Most of you reading this would have been around long enough to know that an Indian-American Muslim joking about Narendra Modi’s strongman politics and the upcoming Lok Sabha elections is not going to be received particularly well by many.
Not to mention that this comedian, Hasan Minhaj, of Netflix’s stand-up political comedy show Patriot Act, has courted controversy before.
In a style that may remind you of the political satire of US greats like Jon Stewart and John Oliver, Hasan had taken on Saudi crown prince Mohammad Bin Salman for the murder of Washington Post journalist, Jamal Khashoggi, as well as the crackdown on dissent in his kingdom.
The prince and his cronies took offense and they cited an obscure and ill-defined law in the country to demand that Netflix take it off air.
Netflix duly obliged. Perhaps, because it wanted to retain its subscriber base in Saudi Arabia or perhaps — in what would be an ingenious PR move — to set into motion the Streisand effect. The Streisand effect is when an attempt to hide or ban a piece of information will bring all the more traction to it. And although we are not quite sure of Netflix’s intentions, it catapulted Hasan, already acclaimed for his stand-up piece Homecoming King, and Patriot Act into further celebrity.
There’s another reason why you would think Hasan Minhaj joking about Modi may court controversy: stand-up comedians aren’t exactly India’s darlings. A vast majority of people in this country came to know they exist only after AIB’s Comedy Central-style roast of Bollywood actors Ranveer Singh and Arjun Kapoor in December 2014, which troubled many conservative Indians with its abundance of explicit sexual cracks, references to the film-maker, TV presenter Karan Johar as a “queen” and Ranveer Singh, who went on to mime a blowjob.
Other controversies were in the waiting. AIB’s Tanmay Bhat joked some time after this that Lata Mangeshkar is “5,000 years old”, her face looks like “it was kept in water for 8 days” and “Jon Snow has died, so you (Lata) should also…”.
Political comedian Kunal Kamra, a known critic of the Bharatiya Janata Party (BJP) regime, has been stopped from attending his shows and once was even gheraoed by a few people who took offense at his “anti-Hindu” rhetoric.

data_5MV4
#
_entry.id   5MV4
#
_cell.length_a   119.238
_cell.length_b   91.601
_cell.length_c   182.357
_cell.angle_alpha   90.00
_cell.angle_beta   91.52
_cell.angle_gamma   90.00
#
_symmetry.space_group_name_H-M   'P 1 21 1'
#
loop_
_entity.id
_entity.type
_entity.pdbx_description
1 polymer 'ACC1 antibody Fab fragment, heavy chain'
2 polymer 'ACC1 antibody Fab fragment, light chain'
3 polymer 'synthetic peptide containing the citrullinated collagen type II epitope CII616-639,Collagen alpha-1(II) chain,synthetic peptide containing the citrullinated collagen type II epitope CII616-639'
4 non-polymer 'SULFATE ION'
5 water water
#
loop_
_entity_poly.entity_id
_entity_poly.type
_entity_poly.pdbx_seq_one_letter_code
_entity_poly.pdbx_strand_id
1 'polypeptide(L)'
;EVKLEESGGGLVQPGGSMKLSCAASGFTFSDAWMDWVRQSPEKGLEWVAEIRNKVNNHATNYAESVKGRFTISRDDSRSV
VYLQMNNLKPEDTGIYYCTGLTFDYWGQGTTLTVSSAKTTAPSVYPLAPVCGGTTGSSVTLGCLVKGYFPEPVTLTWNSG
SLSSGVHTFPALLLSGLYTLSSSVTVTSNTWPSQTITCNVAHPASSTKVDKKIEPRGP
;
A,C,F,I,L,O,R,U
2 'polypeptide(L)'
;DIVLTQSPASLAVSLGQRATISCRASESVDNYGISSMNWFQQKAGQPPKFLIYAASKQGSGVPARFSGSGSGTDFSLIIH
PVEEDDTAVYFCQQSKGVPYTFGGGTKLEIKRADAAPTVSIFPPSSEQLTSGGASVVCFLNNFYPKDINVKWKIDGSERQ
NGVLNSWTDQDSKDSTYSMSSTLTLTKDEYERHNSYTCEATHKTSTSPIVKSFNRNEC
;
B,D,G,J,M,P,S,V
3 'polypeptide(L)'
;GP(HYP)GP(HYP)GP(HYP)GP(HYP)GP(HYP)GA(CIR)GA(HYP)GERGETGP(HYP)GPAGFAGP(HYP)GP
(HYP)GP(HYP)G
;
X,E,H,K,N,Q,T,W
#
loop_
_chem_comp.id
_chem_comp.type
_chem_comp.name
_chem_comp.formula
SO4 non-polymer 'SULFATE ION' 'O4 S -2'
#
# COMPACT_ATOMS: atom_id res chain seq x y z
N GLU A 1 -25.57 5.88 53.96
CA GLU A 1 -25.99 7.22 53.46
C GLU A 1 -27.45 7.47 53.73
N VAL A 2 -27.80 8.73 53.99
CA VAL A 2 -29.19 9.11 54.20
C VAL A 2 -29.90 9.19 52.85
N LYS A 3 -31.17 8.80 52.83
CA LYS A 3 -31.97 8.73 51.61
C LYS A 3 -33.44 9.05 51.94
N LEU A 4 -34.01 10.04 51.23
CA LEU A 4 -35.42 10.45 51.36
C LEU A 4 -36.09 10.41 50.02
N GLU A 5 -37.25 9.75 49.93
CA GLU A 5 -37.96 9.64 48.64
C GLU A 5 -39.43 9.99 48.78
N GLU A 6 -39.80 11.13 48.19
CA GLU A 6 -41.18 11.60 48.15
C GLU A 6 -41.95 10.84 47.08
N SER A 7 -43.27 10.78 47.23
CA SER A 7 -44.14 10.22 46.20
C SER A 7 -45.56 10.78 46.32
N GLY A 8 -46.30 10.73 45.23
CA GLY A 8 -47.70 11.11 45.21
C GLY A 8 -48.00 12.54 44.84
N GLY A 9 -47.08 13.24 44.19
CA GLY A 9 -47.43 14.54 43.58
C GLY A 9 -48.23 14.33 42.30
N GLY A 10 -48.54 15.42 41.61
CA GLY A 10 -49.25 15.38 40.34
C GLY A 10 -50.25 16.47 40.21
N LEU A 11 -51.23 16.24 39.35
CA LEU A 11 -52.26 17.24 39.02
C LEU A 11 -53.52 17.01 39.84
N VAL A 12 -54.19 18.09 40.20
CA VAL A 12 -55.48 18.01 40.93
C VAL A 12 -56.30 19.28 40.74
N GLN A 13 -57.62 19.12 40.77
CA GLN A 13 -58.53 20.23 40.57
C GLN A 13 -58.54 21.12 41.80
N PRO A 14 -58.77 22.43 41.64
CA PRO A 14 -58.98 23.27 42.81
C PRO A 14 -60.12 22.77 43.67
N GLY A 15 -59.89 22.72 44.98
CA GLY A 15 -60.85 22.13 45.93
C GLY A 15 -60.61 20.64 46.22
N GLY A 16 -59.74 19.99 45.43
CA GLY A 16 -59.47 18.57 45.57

But despite these red flags, when Netflix aired Patriot Act episode on the Lok Sabha elections about three days ago, it attracted a surprisingly little amount of hate. Of course, there were some comments against it, but nothing extraordinary or out of proportion.
One Indian media organisation cherry-picked a couple of tweets to show there was a backlash, while another said #BoycottNetflix was trending on Twitter. This was true, but less for Hasan and more because people were outraged that Netflix wouldn't let one of the shows it had cancelled, One Day At A Time, be picked up by another platform.
While it’s fantastic that a brilliant young comedian’s show did not turn into a controversy, the reasons why it didn’t may tell us something about our society.
Hasan, with the Homecoming King, had established his public image: a geeky guy who’s a little awkward around girls; a victim of Islamic terrorism as much as any other American; a son who cannot wrap his head around many of the ideas of a father he loves; an excited husband to a woman from a Hindu family: all this combined to portray a ‘secular’ pretty picture.
Besides, Patriot Act episode itself had taken plenty of precautionary measures. In the prologue, he is shown seated opposite Indian ‘uncles and aunties’ who tell him that if he does a piece on the Indian polls, people are going to think he is a Pakistani agent, to which a stunned Hasan responds: “Me? A Pakistani agent?”
He jokes about being the agent throughout the show, at every instant parodying the look of a stereotypical Muslim terrorist that Hollywood finds it all too easy to write about and putting anyone from India, who may have doubts about him, at ease.
In addition, although a lot of the screen time is given to criticising the BJP for the rising violence against minorities, Hasan also goes after the Congress, the traditional Muslim go-to party. He attacks them for the 2G scam, while not mentioning that the courts have not prosecuted any Congress leaders for it. In fact, he underlines the sheer size of the 2G scam: it stands second, he says, only to Richard Nixon’s Watergate.
In hindsight, anticipating a controversy from Hasan seems a bit foolish. By making a case against the Saudi crown prince, by getting, in his own words, “Saudi Arabia to issue its own Muslim ban”, he was proving himself to be a liberal, moderate voice beyond doubt. Netflix is probably looking smug through all this because whatever little traction #BoycottNetflix is getting may set the Streisand effect in motion yet again.